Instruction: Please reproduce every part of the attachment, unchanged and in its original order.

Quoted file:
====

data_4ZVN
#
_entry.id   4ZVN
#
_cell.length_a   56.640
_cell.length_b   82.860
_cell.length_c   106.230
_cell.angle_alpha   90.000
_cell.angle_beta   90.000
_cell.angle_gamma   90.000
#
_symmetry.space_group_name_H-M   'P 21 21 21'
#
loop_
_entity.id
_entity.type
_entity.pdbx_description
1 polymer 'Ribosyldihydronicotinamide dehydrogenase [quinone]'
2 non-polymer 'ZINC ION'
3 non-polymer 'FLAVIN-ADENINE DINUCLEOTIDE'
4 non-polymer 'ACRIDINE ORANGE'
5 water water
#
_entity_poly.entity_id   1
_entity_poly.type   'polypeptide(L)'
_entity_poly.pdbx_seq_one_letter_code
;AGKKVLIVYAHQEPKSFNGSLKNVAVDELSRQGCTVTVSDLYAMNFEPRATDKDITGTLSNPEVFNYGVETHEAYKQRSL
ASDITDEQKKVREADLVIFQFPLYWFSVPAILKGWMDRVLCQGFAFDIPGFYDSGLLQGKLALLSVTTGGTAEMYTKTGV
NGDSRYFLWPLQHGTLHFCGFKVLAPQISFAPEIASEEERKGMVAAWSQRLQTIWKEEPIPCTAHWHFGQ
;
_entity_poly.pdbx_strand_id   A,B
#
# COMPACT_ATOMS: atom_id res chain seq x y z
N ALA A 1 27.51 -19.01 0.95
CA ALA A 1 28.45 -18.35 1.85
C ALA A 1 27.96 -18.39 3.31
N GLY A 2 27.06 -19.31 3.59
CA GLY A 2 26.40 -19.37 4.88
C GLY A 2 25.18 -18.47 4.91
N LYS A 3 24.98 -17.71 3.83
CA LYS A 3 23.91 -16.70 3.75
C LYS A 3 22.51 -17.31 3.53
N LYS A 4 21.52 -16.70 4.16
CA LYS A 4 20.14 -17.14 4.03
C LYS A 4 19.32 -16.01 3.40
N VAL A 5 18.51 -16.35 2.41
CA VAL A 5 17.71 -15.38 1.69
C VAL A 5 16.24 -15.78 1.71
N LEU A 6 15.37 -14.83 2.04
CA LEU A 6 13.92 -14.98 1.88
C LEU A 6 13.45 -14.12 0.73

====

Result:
data_4ZVN
#
_entry.id   4ZVN
#
_cell.length_a   56.640
_cell.length_b   82.860
_cell.length_c   106.230
_cell.angle_alpha   90.000
_cell.angle_beta   90.000
_cell.angle_gamma   90.000
#
_symmetry.space_group_name_H-M   'P 21 21 21'
#
loop_
_entity.id
_entity.type
_entity.pdbx_description
1 polymer 'Ribosyldihydronicotinamide dehydrogenase [quinone]'
2 non-polymer 'ZINC ION'
3 non-polymer 'FLAVIN-ADENINE DINUCLEOTIDE'
4 non-polymer 'ACRIDINE ORANGE'
5 water water
#
_entity_poly.entity_id   1
_entity_poly.type   'polypeptide(L)'
_entity_poly.pdbx_seq_one_letter_code
;AGKKVLIVYAHQEPKSFNGSLKNVAVDELSRQGCTVTVSDLYAMNFEPRATDKDITGTLSNPEVFNYGVETHEAYKQRSL
ASDITDEQKKVREADLVIFQFPLYWFSVPAILKGWMDRVLCQGFAFDIPGFYDSGLLQGKLALLSVTTGGTAEMYTKTGV
NGDSRYFLWPLQHGTLHFCGFKVLAPQISFAPEIASEEERKGMVAAWSQRLQTIWKEEPIPCTAHWHFGQ
;
_entity_poly.pdbx_strand_id   A,B
#
# COMPACT_ATOMS: atom_id res chain seq x y z
N ALA A 1 27.51 -19.01 0.95
CA ALA A 1 28.45 -18.35 1.85
C ALA A 1 27.96 -18.39 3.31
N GLY A 2 27.06 -19.31 3.59
CA GLY A 2 26.40 -19.37 4.88
C GLY A 2 25.18 -18.47 4.91
N LYS A 3 24.98 -17.71 3.83
CA LYS A 3 23.91 -16.70 3.75
C LYS A 3 22.51 -17.31 3.53
N LYS A 4 21.52 -16.70 4.16
CA LYS A 4 20.14 -17.14 4.03
C LYS A 4 19.32 -16.01 3.40
N VAL A 5 18.51 -16.35 2.41
CA VAL A 5 17.71 -15.38 1.69
C VAL A 5 16.24 -15.78 1.71
N LEU A 6 15.37 -14.83 2.04
CA LEU A 6 13.92 -14.98 1.88
C LEU A 6 13.45 -14.12 0.73